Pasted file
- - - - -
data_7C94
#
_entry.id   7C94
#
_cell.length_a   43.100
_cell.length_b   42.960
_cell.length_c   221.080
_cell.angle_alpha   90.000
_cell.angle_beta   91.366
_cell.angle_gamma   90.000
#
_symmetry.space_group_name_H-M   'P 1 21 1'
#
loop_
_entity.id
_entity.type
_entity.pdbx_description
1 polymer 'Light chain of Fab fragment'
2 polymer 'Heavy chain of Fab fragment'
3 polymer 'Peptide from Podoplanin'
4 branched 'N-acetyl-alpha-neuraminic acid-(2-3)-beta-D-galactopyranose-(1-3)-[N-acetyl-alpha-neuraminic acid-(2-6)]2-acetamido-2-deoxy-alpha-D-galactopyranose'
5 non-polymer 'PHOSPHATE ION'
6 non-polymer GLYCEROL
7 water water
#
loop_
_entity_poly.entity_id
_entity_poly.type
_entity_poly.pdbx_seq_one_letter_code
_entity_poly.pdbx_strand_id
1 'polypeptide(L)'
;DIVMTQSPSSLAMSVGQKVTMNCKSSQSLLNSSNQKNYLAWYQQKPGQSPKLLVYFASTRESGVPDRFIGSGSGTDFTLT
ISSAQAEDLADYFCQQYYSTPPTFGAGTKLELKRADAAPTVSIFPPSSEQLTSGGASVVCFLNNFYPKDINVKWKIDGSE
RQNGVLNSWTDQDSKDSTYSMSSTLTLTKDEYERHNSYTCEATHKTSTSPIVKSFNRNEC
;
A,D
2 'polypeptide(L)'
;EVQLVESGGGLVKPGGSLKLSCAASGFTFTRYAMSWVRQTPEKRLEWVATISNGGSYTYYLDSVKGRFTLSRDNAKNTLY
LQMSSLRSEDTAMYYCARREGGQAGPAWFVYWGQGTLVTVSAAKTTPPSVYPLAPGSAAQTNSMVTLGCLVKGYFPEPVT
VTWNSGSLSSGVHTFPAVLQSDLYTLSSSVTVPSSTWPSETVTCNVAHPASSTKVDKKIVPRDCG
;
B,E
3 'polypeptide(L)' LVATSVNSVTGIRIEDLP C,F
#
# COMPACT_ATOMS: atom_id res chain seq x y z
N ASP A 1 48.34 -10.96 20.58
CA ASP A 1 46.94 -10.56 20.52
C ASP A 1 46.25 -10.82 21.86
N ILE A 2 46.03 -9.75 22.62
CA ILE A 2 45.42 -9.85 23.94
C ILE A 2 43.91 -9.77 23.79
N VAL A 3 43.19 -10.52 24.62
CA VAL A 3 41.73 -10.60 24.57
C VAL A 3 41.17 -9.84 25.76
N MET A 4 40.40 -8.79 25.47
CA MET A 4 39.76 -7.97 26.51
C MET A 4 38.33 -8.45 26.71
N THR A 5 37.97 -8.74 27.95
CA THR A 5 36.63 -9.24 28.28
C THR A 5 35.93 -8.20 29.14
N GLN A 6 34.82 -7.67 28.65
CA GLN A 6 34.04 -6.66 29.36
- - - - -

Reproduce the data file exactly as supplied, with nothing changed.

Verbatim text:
data_7C94
#
_entry.id   7C94
#
_cell.length_a   43.100
_cell.length_b   42.960
_cell.length_c   221.080
_cell.angle_alpha   90.000
_cell.angle_beta   91.366
_cell.angle_gamma   90.000
#
_symmetry.space_group_name_H-M   'P 1 21 1'
#
loop_
_entity.id
_entity.type
_entity.pdbx_description
1 polymer 'Light chain of Fab fragment'
2 polymer 'Heavy chain of Fab fragment'
3 polymer 'Peptide from Podoplanin'
4 branched 'N-acetyl-alpha-neuraminic acid-(2-3)-beta-D-galactopyranose-(1-3)-[N-acetyl-alpha-neuraminic acid-(2-6)]2-acetamido-2-deoxy-alpha-D-galactopyranose'
5 non-polymer 'PHOSPHATE ION'
6 non-polymer GLYCEROL
7 water water
#
loop_
_entity_poly.entity_id
_entity_poly.type
_entity_poly.pdbx_seq_one_letter_code
_entity_poly.pdbx_strand_id
1 'polypeptide(L)'
;DIVMTQSPSSLAMSVGQKVTMNCKSSQSLLNSSNQKNYLAWYQQKPGQSPKLLVYFASTRESGVPDRFIGSGSGTDFTLT
ISSAQAEDLADYFCQQYYSTPPTFGAGTKLELKRADAAPTVSIFPPSSEQLTSGGASVVCFLNNFYPKDINVKWKIDGSE
RQNGVLNSWTDQDSKDSTYSMSSTLTLTKDEYERHNSYTCEATHKTSTSPIVKSFNRNEC
;
A,D
2 'polypeptide(L)'
;EVQLVESGGGLVKPGGSLKLSCAASGFTFTRYAMSWVRQTPEKRLEWVATISNGGSYTYYLDSVKGRFTLSRDNAKNTLY
LQMSSLRSEDTAMYYCARREGGQAGPAWFVYWGQGTLVTVSAAKTTPPSVYPLAPGSAAQTNSMVTLGCLVKGYFPEPVT
VTWNSGSLSSGVHTFPAVLQSDLYTLSSSVTVPSSTWPSETVTCNVAHPASSTKVDKKIVPRDCG
;
B,E
3 'polypeptide(L)' LVATSVNSVTGIRIEDLP C,F
#
# COMPACT_ATOMS: atom_id res chain seq x y z
N ASP A 1 48.34 -10.96 20.58
CA ASP A 1 46.94 -10.56 20.52
C ASP A 1 46.25 -10.82 21.86
N ILE A 2 46.03 -9.75 22.62
CA ILE A 2 45.42 -9.85 23.94
C ILE A 2 43.91 -9.77 23.79
N VAL A 3 43.19 -10.52 24.62
CA VAL A 3 41.73 -10.60 24.57
C VAL A 3 41.17 -9.84 25.76
N MET A 4 40.40 -8.79 25.47
CA MET A 4 39.76 -7.97 26.51
C MET A 4 38.33 -8.45 26.71
N THR A 5 37.97 -8.74 27.95
CA THR A 5 36.63 -9.24 28.28
C THR A 5 35.93 -8.20 29.14
N GLN A 6 34.82 -7.67 28.65
CA GLN A 6 34.04 -6.66 29.36